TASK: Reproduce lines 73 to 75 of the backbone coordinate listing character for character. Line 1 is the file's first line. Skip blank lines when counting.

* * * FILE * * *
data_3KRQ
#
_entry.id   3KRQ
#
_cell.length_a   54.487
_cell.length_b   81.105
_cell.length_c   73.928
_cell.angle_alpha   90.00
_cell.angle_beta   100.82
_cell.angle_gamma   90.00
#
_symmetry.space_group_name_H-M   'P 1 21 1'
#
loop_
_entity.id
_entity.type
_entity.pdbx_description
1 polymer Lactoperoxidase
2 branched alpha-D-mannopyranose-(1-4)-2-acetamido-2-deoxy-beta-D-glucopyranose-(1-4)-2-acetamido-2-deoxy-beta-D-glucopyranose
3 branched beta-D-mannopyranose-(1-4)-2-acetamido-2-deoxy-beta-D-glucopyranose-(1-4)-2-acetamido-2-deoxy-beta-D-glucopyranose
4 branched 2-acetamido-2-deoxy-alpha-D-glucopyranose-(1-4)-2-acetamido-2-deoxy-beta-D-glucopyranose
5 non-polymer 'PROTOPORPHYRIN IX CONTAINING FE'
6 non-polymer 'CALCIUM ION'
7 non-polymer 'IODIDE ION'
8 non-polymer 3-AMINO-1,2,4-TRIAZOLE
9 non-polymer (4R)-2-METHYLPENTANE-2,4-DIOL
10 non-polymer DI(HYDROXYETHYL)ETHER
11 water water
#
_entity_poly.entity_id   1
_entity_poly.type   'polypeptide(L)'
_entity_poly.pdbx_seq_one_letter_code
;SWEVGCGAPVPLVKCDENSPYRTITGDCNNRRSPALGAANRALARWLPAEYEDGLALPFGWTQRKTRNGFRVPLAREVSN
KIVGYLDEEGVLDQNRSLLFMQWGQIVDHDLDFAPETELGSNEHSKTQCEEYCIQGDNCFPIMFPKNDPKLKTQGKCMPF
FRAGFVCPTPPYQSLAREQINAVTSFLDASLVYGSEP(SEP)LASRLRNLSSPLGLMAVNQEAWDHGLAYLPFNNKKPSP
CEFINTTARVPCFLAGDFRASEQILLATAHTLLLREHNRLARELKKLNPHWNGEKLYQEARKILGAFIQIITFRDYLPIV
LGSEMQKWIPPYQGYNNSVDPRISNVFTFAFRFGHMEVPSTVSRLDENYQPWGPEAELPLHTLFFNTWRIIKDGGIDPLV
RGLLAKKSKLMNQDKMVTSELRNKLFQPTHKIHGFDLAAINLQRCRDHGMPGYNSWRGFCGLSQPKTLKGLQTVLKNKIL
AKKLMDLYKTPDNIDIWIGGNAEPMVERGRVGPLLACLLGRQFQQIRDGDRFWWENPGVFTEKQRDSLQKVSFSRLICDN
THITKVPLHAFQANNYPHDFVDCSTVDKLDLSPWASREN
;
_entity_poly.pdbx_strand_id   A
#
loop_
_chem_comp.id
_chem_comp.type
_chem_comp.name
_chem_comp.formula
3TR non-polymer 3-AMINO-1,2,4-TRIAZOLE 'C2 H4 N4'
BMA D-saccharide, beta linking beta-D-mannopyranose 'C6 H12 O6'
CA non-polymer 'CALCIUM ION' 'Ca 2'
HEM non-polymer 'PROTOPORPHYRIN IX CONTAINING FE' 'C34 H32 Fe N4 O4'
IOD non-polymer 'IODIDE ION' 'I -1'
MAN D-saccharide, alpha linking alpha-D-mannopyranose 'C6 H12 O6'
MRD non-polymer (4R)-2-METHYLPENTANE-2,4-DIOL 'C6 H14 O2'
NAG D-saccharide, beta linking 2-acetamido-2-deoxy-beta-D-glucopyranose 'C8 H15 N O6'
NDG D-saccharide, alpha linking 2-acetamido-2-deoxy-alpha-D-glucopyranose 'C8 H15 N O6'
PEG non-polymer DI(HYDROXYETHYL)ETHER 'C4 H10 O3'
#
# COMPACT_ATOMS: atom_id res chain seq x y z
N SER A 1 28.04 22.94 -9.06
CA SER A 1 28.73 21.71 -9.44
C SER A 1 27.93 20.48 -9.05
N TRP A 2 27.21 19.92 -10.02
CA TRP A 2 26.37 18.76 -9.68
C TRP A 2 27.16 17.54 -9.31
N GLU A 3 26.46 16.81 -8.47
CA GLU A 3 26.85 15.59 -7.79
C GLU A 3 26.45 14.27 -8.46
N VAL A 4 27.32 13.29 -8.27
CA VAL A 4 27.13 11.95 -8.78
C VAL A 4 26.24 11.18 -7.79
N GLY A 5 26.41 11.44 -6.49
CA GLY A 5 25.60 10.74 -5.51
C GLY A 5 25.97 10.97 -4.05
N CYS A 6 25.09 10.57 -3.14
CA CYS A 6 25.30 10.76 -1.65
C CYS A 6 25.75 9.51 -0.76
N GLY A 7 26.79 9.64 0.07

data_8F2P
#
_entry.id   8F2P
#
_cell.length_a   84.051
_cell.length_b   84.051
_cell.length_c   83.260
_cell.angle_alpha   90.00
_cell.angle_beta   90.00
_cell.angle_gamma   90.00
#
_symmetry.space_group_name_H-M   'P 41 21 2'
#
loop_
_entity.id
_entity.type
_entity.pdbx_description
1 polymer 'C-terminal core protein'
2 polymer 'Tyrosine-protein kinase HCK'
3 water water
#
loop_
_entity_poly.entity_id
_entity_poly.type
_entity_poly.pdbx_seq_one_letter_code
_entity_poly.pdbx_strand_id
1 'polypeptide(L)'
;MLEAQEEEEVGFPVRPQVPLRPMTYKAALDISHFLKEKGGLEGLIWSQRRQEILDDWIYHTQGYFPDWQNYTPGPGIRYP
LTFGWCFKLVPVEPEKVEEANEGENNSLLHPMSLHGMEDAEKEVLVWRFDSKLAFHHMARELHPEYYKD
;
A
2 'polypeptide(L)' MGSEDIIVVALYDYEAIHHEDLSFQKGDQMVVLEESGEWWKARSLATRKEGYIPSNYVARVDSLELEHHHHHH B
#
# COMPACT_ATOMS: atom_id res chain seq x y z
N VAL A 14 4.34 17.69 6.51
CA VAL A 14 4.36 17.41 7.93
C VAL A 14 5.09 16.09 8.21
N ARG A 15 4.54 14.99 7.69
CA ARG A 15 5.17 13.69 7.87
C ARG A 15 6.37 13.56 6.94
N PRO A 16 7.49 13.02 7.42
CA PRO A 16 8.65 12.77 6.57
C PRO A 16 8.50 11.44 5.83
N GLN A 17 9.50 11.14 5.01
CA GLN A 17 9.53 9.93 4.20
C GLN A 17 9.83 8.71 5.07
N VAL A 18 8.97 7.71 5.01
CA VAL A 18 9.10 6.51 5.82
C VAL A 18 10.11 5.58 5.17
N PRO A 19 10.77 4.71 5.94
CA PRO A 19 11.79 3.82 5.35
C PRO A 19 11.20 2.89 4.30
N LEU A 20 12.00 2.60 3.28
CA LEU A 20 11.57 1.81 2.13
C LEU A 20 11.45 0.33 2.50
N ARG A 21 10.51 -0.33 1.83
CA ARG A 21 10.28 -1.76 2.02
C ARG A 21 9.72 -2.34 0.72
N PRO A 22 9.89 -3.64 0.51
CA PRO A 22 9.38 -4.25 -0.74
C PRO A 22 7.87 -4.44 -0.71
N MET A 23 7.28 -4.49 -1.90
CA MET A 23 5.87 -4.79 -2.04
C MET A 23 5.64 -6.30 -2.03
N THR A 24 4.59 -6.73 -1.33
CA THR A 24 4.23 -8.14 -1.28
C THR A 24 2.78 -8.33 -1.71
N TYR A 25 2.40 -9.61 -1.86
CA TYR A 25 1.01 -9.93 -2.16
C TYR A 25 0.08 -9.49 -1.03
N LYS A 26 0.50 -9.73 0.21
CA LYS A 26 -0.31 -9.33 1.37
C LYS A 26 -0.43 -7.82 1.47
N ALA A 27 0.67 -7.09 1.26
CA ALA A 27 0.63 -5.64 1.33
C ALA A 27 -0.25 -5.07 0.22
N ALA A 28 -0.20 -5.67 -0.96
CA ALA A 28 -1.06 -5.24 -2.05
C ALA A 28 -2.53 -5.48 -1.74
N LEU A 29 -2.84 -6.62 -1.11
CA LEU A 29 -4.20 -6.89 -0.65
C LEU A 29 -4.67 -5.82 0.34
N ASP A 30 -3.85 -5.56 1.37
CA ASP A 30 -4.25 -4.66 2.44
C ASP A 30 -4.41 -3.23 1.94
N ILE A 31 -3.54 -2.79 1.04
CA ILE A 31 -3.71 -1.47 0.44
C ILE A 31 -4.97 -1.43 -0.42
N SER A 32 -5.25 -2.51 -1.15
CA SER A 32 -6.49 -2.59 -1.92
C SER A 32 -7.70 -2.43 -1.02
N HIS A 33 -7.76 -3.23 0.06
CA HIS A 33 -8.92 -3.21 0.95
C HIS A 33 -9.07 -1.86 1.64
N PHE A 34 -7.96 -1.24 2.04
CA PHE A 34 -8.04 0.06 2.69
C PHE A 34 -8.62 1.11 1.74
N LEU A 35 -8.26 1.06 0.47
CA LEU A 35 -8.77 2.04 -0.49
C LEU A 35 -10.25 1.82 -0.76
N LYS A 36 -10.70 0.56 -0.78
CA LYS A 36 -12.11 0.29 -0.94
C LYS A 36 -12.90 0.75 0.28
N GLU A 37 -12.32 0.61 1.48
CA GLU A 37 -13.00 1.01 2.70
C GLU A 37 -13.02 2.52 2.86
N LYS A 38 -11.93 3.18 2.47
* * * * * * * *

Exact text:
N GLY A 5 26.41 11.44 -6.49
CA GLY A 5 25.60 10.74 -5.51
C GLY A 5 25.97 10.97 -4.05